As a millennial, I don't share boomers' enthusiasm for the power of science to solve all problems. So when someone says that strip-mining the Moon for rocks rich in helium-3, heating the rocks to harvest the helium, and using that helium for nuclear fusion will solve the world's energy problems, I am inclined to say, “Ha! You power-mad old person, you are living in a science fiction story.” But that, in fact, may be the direction humanity is heading in, Moon-wise.

Strip-mining the Moon won't be profitable until scientists perfect nuclear fusion. So far they've only gotten that process going for a few seconds, but real non-made-up scientists contacted for this post said that "It's totally possible. We're totally going to do it. It's going to be awesome." Helium-3 would produce a clean fusion process, leaving little of the radioactive waste that plagues nuclear fission, the process that nuclear plants use now. But Helium-3 is found rarely on Earth and is therefore worth $16 million dollars per kilo. With prices like that, resource extraction on the Moon all of a sudden becomes a fairly reasonable economic activity to pursue. EVEN THOUGH IT IS INSANE.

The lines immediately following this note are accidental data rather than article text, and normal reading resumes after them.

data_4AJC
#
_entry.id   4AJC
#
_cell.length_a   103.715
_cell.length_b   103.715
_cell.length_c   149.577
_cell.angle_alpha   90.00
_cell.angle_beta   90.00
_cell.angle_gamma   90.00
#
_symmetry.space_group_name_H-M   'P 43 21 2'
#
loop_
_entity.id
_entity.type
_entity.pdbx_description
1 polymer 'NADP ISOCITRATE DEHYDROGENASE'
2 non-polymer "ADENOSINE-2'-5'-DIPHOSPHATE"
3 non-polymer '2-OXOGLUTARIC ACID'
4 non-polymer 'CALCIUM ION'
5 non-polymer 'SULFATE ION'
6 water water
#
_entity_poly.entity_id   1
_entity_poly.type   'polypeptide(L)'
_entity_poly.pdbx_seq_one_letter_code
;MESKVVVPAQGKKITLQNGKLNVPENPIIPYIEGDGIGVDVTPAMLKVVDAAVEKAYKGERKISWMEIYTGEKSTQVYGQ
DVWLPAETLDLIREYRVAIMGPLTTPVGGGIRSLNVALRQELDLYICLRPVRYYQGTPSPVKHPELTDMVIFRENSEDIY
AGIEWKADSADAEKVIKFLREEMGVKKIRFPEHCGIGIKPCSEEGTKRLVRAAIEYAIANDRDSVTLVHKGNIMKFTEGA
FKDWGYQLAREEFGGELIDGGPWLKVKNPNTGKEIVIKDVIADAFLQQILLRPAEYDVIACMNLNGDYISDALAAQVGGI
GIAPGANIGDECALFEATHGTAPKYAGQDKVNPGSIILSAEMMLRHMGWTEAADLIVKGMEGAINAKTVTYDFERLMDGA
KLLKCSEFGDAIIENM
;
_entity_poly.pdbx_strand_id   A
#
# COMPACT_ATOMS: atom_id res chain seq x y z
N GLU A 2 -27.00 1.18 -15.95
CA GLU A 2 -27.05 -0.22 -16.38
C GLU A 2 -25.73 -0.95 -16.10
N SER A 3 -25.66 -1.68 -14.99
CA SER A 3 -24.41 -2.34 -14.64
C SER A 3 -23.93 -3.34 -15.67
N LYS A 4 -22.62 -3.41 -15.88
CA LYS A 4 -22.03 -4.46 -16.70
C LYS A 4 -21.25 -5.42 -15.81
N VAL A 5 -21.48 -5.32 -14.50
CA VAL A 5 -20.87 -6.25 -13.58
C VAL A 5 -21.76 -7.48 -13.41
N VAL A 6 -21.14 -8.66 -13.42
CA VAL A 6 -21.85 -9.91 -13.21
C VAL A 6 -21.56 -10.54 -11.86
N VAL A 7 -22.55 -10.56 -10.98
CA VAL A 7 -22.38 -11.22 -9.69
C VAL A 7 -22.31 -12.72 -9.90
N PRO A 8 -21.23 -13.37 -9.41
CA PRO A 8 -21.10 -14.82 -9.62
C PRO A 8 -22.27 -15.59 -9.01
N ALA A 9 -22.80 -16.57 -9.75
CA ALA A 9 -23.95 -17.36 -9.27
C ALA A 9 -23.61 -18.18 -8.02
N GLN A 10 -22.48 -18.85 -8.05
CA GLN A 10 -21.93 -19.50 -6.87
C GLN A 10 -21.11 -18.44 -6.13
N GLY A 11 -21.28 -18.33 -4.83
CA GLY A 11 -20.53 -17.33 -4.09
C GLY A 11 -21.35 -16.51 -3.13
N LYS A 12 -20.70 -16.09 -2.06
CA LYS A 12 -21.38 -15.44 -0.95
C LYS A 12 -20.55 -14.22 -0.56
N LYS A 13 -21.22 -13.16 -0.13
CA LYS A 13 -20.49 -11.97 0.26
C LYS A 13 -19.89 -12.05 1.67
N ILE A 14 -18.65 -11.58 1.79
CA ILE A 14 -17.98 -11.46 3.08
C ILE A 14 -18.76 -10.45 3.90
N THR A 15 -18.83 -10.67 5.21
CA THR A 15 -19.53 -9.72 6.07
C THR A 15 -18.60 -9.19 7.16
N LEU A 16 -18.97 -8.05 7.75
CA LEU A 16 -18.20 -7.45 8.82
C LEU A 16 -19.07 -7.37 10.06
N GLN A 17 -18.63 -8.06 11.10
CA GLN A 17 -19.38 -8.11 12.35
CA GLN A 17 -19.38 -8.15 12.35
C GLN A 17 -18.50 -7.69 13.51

Grist relies on the support of generous readers like you. Donate today to keep our climate news free. All donations matched!

Seriously, does this sound like a bad idea to anyone else? I, for one, am worried that pursuing the so-called "golden dream of nuclear fusion" will have some unintended consequences. But at least we’ll know what to tell the monkey when it asks why we’re blowing up the Moon:

Grist thanks its sponsors. Become one.